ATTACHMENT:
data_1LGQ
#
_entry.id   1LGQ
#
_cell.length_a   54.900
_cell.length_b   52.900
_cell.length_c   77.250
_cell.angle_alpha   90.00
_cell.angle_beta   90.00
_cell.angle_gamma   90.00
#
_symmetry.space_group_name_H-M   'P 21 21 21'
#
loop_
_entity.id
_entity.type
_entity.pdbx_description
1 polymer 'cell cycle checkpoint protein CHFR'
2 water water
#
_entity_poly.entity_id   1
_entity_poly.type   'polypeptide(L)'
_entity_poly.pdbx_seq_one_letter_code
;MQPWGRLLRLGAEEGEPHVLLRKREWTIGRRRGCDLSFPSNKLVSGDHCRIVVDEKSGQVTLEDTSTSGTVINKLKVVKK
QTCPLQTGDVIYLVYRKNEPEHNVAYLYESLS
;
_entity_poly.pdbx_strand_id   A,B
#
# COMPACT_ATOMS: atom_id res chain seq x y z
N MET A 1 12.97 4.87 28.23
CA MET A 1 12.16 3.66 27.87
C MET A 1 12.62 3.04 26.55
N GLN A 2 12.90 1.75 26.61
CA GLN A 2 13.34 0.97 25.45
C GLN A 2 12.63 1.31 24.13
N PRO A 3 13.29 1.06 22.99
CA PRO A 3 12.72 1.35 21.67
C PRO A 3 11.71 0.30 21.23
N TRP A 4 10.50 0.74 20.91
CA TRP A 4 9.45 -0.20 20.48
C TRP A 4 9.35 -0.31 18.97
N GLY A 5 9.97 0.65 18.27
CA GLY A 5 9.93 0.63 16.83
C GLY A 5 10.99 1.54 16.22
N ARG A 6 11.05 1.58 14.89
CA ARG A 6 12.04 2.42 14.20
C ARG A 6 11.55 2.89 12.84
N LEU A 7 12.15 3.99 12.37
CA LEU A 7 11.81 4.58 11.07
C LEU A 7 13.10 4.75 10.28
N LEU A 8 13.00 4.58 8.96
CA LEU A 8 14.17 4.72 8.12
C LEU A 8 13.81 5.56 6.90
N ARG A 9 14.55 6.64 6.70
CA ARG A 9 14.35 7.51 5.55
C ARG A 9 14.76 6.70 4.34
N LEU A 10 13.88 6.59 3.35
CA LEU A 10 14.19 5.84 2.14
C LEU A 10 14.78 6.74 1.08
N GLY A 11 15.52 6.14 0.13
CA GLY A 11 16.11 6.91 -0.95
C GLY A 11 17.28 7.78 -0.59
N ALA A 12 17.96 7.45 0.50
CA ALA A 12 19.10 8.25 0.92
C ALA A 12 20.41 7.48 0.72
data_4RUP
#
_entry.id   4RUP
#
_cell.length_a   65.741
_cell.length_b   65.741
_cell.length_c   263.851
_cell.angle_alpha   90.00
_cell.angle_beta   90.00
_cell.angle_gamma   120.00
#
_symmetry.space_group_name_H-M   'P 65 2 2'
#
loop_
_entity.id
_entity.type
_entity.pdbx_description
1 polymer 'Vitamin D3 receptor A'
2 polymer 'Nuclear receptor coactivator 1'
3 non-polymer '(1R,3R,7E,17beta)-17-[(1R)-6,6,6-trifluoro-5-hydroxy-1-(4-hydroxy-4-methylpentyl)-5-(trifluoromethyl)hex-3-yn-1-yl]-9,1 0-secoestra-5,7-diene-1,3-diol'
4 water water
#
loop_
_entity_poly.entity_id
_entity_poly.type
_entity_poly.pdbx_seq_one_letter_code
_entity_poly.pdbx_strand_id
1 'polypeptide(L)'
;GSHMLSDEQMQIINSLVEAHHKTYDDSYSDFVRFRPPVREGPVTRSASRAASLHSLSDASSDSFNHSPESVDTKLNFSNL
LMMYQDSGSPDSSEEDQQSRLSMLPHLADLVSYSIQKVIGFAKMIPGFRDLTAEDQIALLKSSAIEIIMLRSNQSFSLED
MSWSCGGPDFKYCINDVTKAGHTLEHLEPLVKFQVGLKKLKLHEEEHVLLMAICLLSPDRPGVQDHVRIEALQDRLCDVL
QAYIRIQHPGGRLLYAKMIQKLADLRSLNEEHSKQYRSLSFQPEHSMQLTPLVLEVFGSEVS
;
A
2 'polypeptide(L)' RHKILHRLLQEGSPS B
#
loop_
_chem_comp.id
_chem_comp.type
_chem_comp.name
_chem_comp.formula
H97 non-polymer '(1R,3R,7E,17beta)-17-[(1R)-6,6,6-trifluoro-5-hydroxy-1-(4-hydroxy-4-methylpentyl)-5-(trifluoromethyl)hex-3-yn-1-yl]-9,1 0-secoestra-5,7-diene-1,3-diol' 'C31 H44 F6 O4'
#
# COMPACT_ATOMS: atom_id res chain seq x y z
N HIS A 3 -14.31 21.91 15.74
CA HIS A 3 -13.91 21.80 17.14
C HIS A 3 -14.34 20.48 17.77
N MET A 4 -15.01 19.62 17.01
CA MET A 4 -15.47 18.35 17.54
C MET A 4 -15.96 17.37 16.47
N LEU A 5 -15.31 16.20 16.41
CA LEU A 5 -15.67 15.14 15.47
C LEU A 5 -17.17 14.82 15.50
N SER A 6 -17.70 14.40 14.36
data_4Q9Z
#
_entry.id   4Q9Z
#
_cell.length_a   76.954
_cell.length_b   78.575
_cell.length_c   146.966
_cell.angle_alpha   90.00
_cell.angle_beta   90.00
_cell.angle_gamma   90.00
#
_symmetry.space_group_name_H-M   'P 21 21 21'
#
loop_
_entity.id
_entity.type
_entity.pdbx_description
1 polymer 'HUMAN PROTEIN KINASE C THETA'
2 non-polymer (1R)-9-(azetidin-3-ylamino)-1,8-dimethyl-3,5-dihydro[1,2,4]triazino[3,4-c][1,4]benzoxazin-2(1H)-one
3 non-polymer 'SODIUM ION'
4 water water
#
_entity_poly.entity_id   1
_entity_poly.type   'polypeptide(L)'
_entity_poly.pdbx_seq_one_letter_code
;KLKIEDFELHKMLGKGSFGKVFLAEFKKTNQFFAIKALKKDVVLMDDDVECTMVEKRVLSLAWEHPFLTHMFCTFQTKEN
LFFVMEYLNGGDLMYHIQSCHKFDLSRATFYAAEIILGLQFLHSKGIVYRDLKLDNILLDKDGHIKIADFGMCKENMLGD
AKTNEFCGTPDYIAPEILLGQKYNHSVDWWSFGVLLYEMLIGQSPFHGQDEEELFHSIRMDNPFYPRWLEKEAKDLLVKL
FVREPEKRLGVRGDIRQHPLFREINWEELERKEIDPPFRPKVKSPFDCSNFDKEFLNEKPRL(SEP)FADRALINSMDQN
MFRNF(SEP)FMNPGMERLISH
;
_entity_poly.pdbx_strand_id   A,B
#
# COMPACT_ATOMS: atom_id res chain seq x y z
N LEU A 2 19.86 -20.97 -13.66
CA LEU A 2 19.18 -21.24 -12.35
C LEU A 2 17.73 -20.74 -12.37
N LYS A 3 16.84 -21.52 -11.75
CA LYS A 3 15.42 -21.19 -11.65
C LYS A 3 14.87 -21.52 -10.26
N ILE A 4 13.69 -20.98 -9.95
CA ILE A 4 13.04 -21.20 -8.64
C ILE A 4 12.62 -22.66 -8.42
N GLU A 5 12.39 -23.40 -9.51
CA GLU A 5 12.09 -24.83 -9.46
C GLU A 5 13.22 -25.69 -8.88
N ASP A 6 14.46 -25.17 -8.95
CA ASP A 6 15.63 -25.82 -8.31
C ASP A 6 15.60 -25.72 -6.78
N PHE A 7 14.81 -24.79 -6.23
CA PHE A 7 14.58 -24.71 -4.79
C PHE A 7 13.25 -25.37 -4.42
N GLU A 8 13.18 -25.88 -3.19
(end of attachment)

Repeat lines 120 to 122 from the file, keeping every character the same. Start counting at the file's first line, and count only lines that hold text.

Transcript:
data_4Q9Z
#
_entry.id   4Q9Z